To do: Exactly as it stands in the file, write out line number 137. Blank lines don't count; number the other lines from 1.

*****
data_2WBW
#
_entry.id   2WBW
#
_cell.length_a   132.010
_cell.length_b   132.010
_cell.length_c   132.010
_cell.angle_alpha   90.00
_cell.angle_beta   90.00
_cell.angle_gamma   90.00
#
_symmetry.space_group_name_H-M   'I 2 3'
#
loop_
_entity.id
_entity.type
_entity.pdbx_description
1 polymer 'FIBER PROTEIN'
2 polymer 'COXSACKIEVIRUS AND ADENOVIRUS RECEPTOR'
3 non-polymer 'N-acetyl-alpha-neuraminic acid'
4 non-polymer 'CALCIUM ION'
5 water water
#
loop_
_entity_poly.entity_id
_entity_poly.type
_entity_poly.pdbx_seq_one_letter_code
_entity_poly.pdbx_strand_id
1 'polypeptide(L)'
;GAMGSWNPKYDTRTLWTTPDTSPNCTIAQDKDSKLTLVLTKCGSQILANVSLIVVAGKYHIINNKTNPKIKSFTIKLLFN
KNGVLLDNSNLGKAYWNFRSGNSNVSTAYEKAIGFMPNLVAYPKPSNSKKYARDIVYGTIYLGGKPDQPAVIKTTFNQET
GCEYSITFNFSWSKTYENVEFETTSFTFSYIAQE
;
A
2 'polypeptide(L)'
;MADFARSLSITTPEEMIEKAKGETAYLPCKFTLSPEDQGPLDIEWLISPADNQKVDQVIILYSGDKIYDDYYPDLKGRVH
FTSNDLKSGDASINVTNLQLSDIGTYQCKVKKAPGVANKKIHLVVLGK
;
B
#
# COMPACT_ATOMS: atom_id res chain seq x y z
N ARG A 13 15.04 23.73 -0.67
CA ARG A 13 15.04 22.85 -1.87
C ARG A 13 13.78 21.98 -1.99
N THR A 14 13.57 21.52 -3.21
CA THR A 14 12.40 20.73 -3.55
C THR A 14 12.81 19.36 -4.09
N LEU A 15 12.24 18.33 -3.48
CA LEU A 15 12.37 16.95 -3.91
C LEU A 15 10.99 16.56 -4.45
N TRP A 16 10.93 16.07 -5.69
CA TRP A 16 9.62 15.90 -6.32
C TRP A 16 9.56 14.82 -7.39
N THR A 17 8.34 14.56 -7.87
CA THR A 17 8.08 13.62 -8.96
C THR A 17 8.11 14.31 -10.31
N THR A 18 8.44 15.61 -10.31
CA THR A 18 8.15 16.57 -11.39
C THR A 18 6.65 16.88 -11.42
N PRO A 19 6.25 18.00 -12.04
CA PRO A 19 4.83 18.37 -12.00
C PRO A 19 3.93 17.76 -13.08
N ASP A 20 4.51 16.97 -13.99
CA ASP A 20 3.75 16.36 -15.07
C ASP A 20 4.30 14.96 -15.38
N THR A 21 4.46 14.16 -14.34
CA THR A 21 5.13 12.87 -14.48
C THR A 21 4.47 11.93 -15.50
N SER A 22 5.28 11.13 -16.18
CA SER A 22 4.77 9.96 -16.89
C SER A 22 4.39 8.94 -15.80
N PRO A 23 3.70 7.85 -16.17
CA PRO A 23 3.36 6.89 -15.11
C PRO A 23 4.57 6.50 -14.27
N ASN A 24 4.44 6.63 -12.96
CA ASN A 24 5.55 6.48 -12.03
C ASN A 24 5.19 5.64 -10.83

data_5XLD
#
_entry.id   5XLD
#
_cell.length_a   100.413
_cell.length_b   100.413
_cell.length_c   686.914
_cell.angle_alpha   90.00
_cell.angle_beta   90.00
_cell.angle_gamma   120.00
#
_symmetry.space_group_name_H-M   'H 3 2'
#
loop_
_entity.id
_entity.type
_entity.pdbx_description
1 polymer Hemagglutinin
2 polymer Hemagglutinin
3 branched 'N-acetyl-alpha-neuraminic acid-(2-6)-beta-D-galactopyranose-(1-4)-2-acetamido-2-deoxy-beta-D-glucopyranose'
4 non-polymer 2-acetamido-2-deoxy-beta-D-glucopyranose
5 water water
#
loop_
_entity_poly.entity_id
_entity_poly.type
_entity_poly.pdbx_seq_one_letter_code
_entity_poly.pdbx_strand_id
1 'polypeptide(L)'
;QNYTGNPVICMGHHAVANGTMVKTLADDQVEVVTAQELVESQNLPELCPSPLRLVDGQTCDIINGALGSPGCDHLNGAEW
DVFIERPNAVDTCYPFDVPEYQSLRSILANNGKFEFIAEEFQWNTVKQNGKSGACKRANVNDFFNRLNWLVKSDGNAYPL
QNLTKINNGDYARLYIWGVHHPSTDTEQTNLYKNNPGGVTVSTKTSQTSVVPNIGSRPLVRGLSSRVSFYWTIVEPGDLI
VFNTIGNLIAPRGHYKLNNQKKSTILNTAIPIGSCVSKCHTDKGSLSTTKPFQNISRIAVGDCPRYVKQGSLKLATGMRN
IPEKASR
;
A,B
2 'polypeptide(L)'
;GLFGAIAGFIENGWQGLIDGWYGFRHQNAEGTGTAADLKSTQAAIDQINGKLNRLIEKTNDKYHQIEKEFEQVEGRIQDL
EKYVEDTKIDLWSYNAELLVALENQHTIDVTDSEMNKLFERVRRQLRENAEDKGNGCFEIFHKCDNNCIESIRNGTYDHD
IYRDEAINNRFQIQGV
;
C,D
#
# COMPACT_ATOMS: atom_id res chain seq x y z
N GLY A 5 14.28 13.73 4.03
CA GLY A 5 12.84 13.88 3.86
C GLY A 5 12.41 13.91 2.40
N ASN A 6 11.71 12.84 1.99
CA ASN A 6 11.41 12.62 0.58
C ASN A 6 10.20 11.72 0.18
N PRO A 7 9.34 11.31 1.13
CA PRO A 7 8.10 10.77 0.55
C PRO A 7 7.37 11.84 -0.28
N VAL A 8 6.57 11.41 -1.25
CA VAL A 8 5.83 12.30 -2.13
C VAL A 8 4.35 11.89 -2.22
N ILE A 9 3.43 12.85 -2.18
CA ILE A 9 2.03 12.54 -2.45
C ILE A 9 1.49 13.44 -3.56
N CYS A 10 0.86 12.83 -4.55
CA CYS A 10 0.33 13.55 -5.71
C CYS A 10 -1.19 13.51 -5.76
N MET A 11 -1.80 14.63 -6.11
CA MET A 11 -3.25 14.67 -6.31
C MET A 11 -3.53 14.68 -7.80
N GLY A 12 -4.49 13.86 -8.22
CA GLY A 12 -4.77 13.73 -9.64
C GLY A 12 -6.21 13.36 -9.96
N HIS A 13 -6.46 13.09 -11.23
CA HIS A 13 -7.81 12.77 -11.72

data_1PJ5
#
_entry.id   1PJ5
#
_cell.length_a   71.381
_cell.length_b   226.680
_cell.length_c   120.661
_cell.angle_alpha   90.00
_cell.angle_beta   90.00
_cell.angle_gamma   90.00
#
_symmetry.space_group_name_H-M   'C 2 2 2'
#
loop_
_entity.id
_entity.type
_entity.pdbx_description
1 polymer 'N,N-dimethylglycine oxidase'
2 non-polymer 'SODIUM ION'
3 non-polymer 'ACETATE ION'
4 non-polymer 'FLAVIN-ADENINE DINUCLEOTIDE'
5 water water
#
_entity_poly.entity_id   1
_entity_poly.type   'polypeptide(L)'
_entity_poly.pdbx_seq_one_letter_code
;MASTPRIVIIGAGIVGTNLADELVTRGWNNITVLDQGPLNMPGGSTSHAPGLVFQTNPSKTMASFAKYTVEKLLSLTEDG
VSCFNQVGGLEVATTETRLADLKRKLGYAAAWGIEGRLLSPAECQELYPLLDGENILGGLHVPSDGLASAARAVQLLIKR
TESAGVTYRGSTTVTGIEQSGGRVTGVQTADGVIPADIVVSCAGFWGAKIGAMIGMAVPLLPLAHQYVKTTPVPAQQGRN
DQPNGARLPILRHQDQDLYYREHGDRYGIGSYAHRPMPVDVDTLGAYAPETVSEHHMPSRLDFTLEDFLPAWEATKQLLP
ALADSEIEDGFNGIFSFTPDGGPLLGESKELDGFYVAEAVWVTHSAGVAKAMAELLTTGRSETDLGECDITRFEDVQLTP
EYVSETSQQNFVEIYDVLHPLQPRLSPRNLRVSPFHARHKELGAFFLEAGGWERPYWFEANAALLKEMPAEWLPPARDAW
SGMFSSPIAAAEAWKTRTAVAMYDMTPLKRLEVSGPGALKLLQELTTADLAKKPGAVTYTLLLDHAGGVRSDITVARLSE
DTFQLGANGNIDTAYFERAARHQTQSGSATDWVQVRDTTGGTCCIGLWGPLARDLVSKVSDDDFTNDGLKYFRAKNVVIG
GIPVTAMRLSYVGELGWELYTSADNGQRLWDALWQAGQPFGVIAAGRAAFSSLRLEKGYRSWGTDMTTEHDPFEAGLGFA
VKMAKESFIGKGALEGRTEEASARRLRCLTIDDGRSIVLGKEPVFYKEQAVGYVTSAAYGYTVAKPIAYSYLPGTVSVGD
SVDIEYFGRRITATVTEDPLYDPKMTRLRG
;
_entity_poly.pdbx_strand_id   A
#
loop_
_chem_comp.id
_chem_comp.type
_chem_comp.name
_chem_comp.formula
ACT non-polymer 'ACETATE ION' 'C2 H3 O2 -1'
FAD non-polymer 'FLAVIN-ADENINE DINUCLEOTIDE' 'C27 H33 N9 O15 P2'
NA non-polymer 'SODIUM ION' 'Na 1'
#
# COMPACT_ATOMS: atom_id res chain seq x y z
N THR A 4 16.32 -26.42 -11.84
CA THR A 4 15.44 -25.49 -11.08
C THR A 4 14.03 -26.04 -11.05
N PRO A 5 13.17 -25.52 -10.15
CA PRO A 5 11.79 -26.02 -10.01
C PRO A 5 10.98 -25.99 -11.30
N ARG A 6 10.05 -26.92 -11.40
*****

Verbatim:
N CYS A 10 0.86 12.83 -4.55